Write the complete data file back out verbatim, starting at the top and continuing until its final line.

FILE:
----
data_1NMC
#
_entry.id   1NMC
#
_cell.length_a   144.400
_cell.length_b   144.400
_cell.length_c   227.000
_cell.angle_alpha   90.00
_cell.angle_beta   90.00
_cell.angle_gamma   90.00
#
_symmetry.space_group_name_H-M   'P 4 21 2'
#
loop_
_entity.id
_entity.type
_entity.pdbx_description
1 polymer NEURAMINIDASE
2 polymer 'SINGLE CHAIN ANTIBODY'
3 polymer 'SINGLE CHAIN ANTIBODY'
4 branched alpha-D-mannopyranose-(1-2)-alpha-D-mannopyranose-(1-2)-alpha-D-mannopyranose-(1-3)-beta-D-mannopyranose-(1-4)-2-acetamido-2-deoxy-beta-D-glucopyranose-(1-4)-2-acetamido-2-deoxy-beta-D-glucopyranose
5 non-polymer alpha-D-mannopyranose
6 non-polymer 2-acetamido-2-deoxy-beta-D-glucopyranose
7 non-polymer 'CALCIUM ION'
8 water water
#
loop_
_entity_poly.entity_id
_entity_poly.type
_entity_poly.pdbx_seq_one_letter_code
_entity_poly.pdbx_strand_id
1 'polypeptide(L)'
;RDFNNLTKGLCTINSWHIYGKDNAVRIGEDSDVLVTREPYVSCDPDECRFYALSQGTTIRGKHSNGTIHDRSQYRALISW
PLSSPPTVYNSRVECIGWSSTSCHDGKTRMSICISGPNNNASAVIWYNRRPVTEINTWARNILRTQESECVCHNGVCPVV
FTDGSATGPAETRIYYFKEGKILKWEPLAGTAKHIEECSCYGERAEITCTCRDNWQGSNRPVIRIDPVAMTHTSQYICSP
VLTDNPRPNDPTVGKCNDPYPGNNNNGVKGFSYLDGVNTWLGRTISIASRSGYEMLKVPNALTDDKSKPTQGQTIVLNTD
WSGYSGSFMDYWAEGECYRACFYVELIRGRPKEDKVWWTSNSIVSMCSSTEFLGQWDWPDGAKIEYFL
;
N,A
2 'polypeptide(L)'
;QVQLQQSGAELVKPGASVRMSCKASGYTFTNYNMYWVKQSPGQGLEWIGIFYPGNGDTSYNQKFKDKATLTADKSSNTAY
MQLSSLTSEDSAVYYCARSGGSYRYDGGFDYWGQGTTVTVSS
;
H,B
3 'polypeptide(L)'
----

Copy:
data_1NMC
#
_entry.id   1NMC
#
_cell.length_a   144.400
_cell.length_b   144.400
_cell.length_c   227.000
_cell.angle_alpha   90.00
_cell.angle_beta   90.00
_cell.angle_gamma   90.00
#
_symmetry.space_group_name_H-M   'P 4 21 2'
#
loop_
_entity.id
_entity.type
_entity.pdbx_description
1 polymer NEURAMINIDASE
2 polymer 'SINGLE CHAIN ANTIBODY'
3 polymer 'SINGLE CHAIN ANTIBODY'
4 branched alpha-D-mannopyranose-(1-2)-alpha-D-mannopyranose-(1-2)-alpha-D-mannopyranose-(1-3)-beta-D-mannopyranose-(1-4)-2-acetamido-2-deoxy-beta-D-glucopyranose-(1-4)-2-acetamido-2-deoxy-beta-D-glucopyranose
5 non-polymer alpha-D-mannopyranose
6 non-polymer 2-acetamido-2-deoxy-beta-D-glucopyranose
7 non-polymer 'CALCIUM ION'
8 water water
#
loop_
_entity_poly.entity_id
_entity_poly.type
_entity_poly.pdbx_seq_one_letter_code
_entity_poly.pdbx_strand_id
1 'polypeptide(L)'
;RDFNNLTKGLCTINSWHIYGKDNAVRIGEDSDVLVTREPYVSCDPDECRFYALSQGTTIRGKHSNGTIHDRSQYRALISW
PLSSPPTVYNSRVECIGWSSTSCHDGKTRMSICISGPNNNASAVIWYNRRPVTEINTWARNILRTQESECVCHNGVCPVV
FTDGSATGPAETRIYYFKEGKILKWEPLAGTAKHIEECSCYGERAEITCTCRDNWQGSNRPVIRIDPVAMTHTSQYICSP
VLTDNPRPNDPTVGKCNDPYPGNNNNGVKGFSYLDGVNTWLGRTISIASRSGYEMLKVPNALTDDKSKPTQGQTIVLNTD
WSGYSGSFMDYWAEGECYRACFYVELIRGRPKEDKVWWTSNSIVSMCSSTEFLGQWDWPDGAKIEYFL
;
N,A
2 'polypeptide(L)'
;QVQLQQSGAELVKPGASVRMSCKASGYTFTNYNMYWVKQSPGQGLEWIGIFYPGNGDTSYNQKFKDKATLTADKSSNTAY
MQLSSLTSEDSAVYYCARSGGSYRYDGGFDYWGQGTTVTVSS
;
H,B
3 'polypeptide(L)'